Adventures (Tragedy) of Greek Drachma: From 1830s to joining Euro

Not sure why we don’t really have many papers on history of Greece economy circulating around. We are told repeatedly that Greece has a terrible economic and political history full of crises. But the empirical or historical work is rare to find.

I discovered this gem of a paper by Sophia Lazaretou of Bank of Greece. It gives history of Greek Drachma and monetary developments from the 1830s to joining Euro. She calls it adventures of Greek Drachma though on reading it you realise it is more of tragedy. And with the current experiences , even tragedy is a light term.

This paper enumerates the adventures of the drachma step by step. Its main purpose is to provide some historical perspective about the behaviour of the monetary and fiscal policies pursued in Greece during the period from the early 1830s until the introduction of the euro. For Greece and for the drachma, the lessons from the past are very important. Since the formation of the modern Greek State, government officials have striven – sometimes making hard efforts – to keep abreast of international monetary developments. This was because they understood that the participation of a peripheral, poor and inflation-prone country with a weak  currency and an underdeveloped money market, like Greece of the time, in a monetary club of powerful economies, such as the Latin Monetary Union (LMU) of the 19th century, could dramatically improve her international credit standing and imply important benefits in terms of exchange rate and monetary stability, and long-term foreign borrowing.

The evolution of the Greek monetary system was affected both by international monetary developments and by domestic fiscal disturbances often caused by the frequent military conflicts that constitute a major characteristic in the history of modern Greece. In periods of smooth and efficient functioning of the economy, the monetary system did not face any problems. But whenever substantial economic disturbances occurred, mainly of a fiscal nature, the monetary system suffered adverse consequences, resulting in monetary destabilisation, which, in turn, caused economic instability.

The paper was written in 2003 and so much of the current adventures are not there.

Still, the paper doesn’t really miss much of the current crisis as it is all repeating of the past. Greeks have had such an amazing time with respect to their currency and monetary economy, that history just keeps repeating.

In all the seven episodes the author looks at, you see the same story:

  • irresponsible fiscal policy,
  • large fiscal deficits,
  • high inflation,
  • sharp depreciation of the currency,
  • defaults on both domestic and external debt
  • Foreigners stop lending to Greece
  • Recession follows
  • Some changes happen in the monetary system – more depreciation/new monetary system/peg etc
  • Economic Activity resumes
  • Govt starts to borrow again…

I mean in so many places one actually has to see whether he has moved any forward. As you read near same things previously as well.

Instead of looking at solutions to fix its fiscal policy, Greece has always looked for some short-term solutions. The solution mostly has been joining some emerging monetary standard. Each time Greece got into trouble, it got out because of own  currency.  There was sharp depreciation as internal devaluation not possible. And it moved on.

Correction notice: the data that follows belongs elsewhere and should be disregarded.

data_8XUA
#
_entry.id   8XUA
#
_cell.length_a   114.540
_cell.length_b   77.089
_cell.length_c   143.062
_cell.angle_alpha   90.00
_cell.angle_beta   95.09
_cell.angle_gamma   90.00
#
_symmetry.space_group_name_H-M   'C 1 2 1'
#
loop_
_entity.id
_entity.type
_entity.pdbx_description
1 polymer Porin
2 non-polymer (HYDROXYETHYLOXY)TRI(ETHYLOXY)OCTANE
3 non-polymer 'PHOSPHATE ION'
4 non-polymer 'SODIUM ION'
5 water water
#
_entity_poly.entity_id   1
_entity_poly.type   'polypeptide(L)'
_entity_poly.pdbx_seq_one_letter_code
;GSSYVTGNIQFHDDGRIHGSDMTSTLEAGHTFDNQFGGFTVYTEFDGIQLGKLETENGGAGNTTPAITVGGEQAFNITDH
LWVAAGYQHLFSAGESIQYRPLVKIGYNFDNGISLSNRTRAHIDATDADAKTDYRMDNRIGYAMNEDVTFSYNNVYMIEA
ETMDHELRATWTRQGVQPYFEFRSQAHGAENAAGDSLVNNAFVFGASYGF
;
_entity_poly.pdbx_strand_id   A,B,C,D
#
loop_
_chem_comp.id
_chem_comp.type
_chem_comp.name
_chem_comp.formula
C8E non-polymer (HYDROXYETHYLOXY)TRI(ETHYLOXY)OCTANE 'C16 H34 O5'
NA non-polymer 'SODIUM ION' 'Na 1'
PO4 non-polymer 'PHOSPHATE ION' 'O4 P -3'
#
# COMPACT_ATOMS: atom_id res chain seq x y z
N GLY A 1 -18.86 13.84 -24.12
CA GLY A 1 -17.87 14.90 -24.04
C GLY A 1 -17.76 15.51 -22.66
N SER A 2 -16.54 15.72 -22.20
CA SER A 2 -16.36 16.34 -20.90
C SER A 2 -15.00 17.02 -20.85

In Euro crisis, much of the history is pretty much the same. Just that it does not have its own currency this time. There is nothing to devalue. Asking Greeks to devalue is like trying to straighten a dog’s tail.  So it is pulling the rest of the members to bottom as well.

On Greece joining the euro, the author says:

Having achieved the nominal convergence of the Greek economy with that of the European countries, Greece needs to take advantage of the opportunities provided by monetary union. Real convergence needs to progress by improving  competitiveness in product markets, flexibility in labour markets, and reducing the fiscal deficit and the debt-to-GDP ratio. Market deregulation, privatisations, more efficient utilisation of EU resources for a substantial upgrading of social and economic infrastructures, access to the information society and improvement of public administration productivity, should be regarded as priorities of economic policy, to be pursued in the era of EMU participation in order to achieve real convergence.

Knowing Greece’s history and having written about it, author was being too optimistic.

Infact Europeans should not be surprised at all with the current crisis. It is all written in history. The real surprise  would have been if Greece would have disciplined itself and went on the path suggested by the author.

I have always wondered this. European policymakers take a lot of pride in their history. You tell them anything and they say you do not know our history. Now, they would have clearly known about Greece’s history. Why was it allowed in the Union at the first place? What were they expecting.To hear people like Sarkozy say it was a mistake to admit Greece in the union is like not knowing your own history. And history is something you take great pride in….

This paper is a must read. Should be placed in the reading list on European crisis…It has a very useful reference list on mon unions and previous Greece crisis as well..


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